So while Rodríguez Larreta’s narrow margin of victory on July 19 is disappointing to Macri, as is the fact that he lost nine out of 15 Buenos Aires’s communes, it’s hard to say that either the pro-Kirchner or the anti-Kirchner wings of the peronista left have made incredible inroads into PRO territory.
Making sense of August’s jungle primary
What’s more, the results of the August 9 primary will almost certainly reset expectations for the final two months of the campaign. Under Argentina’s electoral system, parties (or coalitions) choose their candidates in a single primary for which voting is compulsory. That means that Macri will not only be competing with his own rivals for the Cambiemos nomination, but he’ll also be directly competing with Scioli and Massa to telescope the strength of his political appeal for October.
Macri founded PRO only in 2005 as a loose center-right alliance, and it became a formal party only five years ago. But the larger Cambiemos coalition includes the Unión Cívica Radical (UCR, Radical Civic Union), a longstanding anti-peronismo party that’s been in Argentine politics since the 1890s and the Coalición Cívica (Civic Coalition), another centrist party founded in 2007 by Elisa Carrió, an attorney, former beauty queen and a national deputy first elected in 1995. In the August 9 primary, Macri will compete against both Carrió and Ernesto Sanz, a Mendoza senator, for the coalition’s nomination. Macri is widely expected to win, but Carrió and Sanz could bring down Macri’s aggregate vote total.
Though Scioli is running unopposed for the FpV’s nomination, he will certainly lose some share of the vote to the Renewal Front. Massa, who will face the longtime governor of Córdoba province, José Manuel de la Sota, for the Renewal Front’s nomination, will simultaneously be competing with Scioli for disillusioned leftist votes and with Macri (and Carrió and Sanz) to become the chief alternative to what amounts to reelection for the FpV.
Making matters even more awkward, while Lousteau is ostensibly part of the same coalition as Macri, he endorsed Sanz in the primary after his narrow mayoral defeat. Lousteau added that if Macri wins the coalition’s presidential nomination, as widely expected, he will instead support Margarita Stolbizer, yet another center-left candidate who typically polls in fourth place behind the three major candidates.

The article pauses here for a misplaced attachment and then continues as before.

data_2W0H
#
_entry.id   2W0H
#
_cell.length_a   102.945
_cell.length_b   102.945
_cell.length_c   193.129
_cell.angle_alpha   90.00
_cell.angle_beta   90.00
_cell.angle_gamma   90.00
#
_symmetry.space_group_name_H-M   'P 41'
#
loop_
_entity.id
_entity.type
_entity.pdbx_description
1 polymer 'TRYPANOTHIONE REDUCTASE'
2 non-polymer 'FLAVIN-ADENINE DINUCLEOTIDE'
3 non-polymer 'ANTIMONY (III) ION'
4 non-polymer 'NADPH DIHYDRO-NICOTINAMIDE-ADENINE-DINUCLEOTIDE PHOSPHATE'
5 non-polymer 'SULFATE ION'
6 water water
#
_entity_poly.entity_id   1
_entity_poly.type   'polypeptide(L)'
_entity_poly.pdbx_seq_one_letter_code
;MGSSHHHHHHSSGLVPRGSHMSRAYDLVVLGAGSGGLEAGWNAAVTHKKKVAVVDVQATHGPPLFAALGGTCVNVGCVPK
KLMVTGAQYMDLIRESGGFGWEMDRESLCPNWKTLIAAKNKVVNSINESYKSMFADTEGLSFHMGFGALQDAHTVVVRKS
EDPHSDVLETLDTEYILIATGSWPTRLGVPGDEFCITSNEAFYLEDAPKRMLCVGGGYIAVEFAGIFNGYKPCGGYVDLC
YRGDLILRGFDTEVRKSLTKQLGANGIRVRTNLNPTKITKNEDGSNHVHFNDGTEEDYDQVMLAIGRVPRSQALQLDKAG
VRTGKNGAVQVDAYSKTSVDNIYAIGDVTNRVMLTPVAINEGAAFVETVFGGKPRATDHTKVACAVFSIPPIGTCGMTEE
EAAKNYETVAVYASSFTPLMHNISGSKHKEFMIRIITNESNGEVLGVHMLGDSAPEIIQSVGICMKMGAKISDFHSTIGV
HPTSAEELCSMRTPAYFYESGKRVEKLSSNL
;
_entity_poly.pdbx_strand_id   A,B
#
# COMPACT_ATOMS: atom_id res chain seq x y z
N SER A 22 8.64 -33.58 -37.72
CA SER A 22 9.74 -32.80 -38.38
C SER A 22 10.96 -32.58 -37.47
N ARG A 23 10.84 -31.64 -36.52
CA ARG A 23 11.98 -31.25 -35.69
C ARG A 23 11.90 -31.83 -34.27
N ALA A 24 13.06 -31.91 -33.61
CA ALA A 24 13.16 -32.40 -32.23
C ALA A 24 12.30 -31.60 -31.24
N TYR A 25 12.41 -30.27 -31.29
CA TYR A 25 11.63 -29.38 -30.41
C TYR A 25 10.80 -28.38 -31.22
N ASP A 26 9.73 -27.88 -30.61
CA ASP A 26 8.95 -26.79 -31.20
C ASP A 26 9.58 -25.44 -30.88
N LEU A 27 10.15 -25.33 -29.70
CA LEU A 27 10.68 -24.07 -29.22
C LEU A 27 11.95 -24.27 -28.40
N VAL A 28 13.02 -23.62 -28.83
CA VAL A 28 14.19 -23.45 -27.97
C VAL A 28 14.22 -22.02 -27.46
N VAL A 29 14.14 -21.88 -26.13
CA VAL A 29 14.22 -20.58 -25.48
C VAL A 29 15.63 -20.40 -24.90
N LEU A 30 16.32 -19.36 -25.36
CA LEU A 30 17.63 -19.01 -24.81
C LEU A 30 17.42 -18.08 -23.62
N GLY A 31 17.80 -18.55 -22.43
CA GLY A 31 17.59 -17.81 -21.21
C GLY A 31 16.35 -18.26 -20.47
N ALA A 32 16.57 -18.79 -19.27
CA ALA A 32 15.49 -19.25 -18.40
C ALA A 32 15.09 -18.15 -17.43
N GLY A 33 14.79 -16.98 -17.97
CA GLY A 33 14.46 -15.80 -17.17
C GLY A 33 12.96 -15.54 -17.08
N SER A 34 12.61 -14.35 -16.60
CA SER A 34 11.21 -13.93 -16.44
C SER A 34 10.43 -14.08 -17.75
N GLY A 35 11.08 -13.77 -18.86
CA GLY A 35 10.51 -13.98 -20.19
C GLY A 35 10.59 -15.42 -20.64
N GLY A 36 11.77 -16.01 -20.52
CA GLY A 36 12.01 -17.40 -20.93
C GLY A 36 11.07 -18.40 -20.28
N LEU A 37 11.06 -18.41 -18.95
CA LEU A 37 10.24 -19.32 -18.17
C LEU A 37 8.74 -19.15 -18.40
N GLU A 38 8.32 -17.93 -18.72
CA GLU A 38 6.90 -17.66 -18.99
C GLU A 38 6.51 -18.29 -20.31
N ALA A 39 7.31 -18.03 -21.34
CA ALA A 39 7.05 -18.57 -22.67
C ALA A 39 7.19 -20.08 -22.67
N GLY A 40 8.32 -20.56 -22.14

Kirchner’s lingering popularity could win the day
Under kirchnerismo, Argentina embraced default as a strategy to emerge from its 1999-2001 financial crisis, and the country remains locked in a legal battle with US-based hedge fund managers about a lingering $2 billion chunk of the country’s debt. Shut out from global bond markets, Fernández de Kirchner has taken to nationalizing everything from Argentine pension plans to the national oil company in the search for proceeds to finance the country’s deficits. That, in turn, left the country with perilously low foreign reserves, a weakening currency, divergence between the peso‘s official value and its unofficial ‘blue dollar’ value, galloping inflation and just middling GDP growth since Fernández de Kirchner’s reelection in 2011. Moreover, the mysterious death earlier this year of Alberto Nisman, a prosecutor seeking to indict Fernández de Kirchner for allegedly conspiring with Iran to cover up the 1994 bombing of a Jewish center, cast doubt on the rule of law.
More recently, however, a stabilizing economy has buoyed Fernández de Kirchner’s approval ratings and the chances for the FpV — in the span of a few months, Scioli has displaced Massa as the frontrunner for the presidency. That, ultimately, may be more of a challenge for Macri than the margin of his successor’s victory in Buenos Aires, especially if Scioli and Massa convince voters that Macri represents a return to the market-oriented policies of Carlos Menem, who governed Argentina from 1989 to 1999.
Adding to the strategic complexity of Argentina’s election, if no candidate wins either (i) 45% or more of the total vote or (ii) at least 40% of the total vote and a 10% lead against the second-placed candidate, voters will choose between the top two finalists in a November 22 runoff. Polls today show that Macri and Scioli would advance to such a runoff, and that dynamic (with Massa’s backers presumably falling in line under Macri as the candidate of the broad peronista left) favors the kirchneristas.